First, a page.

Tree cover and carbon mapping of Argentine savannas: Scaling from field to region
Programs which intend to maintain or enhance carbon (C) stocks in natural ecosystems are promising, but require detailed and spatially explicit C distribution models to monitor the effectiveness of management interventions. Savanna ecosystems are significant components of the global C cycle, covering about one fifth of the global land mass, but they have received less attention in C monitoring protocols. Our goal was to estimate C storage across a broad savanna ecosystem using field surveys and freely available satellite images. We first mapped tree canopies at 2.5m resolution with a spatial subset of high resolution panchromatic images to then predict regional wall-to-wall tree percent cover using 30-m Landsat imagery and the Random Forests algorithms. We found that a model with summer and winter spectral indices from Landsat, climate and topography performed best. Using a linear relationship between C and % tree cover, we then predicted tree C stocks across the gradient of tree cover, explaining 87% of the variability. The spatially explicit validation of the tree C model with field-measured C-stocks revealed an RMSE of 8.2tC/ha which represented ~30% of the mean C stock for areas with tree cover, comparable with studies based on more advanced remote sensing methods, such as LiDAR and RADAR. Sample spatial distribution highly affected the performance of the RF models in predicting tree cover, raising concerns regarding the predictive capabilities of the model in areas for which training data is not present. The 50,000km2 has ~41Tg C, which could be released to the atmosphere if agricultural pressure intensifies in this semiarid savanna. In this study, we demonstrated the benefit of using high resolution imagery for regional tree cover and C analysis, increasing available training data when there is paucity of field data.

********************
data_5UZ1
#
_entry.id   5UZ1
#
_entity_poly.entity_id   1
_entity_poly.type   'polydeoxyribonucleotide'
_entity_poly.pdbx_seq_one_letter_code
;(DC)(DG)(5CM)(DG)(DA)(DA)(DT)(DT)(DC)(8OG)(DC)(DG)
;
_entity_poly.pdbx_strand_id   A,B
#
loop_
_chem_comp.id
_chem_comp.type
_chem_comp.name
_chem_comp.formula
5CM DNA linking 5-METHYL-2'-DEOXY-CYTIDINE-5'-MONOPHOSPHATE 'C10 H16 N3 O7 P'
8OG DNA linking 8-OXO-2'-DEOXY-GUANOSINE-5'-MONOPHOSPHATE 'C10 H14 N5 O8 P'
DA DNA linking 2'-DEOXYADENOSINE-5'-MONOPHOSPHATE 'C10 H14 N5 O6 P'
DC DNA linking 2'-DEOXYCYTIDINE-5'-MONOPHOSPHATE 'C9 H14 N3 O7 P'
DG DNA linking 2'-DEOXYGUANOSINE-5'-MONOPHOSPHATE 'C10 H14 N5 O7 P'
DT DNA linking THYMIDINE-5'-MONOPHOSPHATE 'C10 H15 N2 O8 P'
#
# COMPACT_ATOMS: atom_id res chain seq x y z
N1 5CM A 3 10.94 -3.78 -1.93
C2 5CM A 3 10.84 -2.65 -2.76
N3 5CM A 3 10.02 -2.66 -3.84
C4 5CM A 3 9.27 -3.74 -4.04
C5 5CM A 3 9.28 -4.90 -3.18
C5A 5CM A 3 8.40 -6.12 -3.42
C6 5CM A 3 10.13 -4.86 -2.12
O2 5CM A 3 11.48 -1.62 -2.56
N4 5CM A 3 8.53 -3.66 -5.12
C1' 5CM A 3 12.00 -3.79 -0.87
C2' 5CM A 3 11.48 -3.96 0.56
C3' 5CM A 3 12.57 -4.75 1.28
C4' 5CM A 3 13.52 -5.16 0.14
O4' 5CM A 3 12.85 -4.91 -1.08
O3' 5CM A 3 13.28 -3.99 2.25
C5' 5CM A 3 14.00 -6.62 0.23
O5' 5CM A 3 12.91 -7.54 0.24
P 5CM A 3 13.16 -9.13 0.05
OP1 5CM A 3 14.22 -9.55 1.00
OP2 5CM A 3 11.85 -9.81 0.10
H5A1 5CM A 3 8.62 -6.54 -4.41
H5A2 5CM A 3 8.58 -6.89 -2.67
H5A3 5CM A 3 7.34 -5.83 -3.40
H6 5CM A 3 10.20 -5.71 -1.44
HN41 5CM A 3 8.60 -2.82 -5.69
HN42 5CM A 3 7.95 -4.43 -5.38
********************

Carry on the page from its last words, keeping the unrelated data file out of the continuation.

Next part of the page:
González-Roglich, M; Jennifer J. Swenson,
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